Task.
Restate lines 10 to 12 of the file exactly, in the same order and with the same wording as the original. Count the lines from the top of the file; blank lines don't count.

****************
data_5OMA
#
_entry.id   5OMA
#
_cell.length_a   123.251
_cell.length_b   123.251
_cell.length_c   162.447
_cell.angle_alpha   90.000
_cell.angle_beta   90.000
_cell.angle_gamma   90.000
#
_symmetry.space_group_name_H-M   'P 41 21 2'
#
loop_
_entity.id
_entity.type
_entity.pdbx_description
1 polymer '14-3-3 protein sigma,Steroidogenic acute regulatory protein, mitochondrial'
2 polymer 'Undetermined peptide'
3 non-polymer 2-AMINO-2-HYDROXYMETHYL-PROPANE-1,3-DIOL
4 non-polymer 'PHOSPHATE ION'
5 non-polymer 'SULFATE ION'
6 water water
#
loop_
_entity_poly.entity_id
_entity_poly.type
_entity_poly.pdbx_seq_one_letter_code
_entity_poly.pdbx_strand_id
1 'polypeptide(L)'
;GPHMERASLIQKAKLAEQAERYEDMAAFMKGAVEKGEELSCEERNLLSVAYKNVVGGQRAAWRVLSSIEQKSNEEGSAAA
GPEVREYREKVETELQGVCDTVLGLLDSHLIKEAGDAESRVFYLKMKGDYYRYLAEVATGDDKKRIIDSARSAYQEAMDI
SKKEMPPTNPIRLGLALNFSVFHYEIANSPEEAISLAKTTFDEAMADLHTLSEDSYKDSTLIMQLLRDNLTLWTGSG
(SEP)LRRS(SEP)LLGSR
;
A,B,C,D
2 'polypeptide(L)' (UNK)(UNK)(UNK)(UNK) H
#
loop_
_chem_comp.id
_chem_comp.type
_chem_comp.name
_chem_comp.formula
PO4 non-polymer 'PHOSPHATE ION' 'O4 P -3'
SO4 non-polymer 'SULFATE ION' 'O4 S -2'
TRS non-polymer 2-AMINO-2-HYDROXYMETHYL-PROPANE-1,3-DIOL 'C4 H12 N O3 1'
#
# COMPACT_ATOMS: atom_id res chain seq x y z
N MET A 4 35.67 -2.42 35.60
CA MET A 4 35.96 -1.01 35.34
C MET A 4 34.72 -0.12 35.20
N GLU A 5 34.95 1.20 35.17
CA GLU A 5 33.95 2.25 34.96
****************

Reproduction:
_cell.angle_gamma   90.000
#
_symmetry.space_group_name_H-M   'P 41 21 2'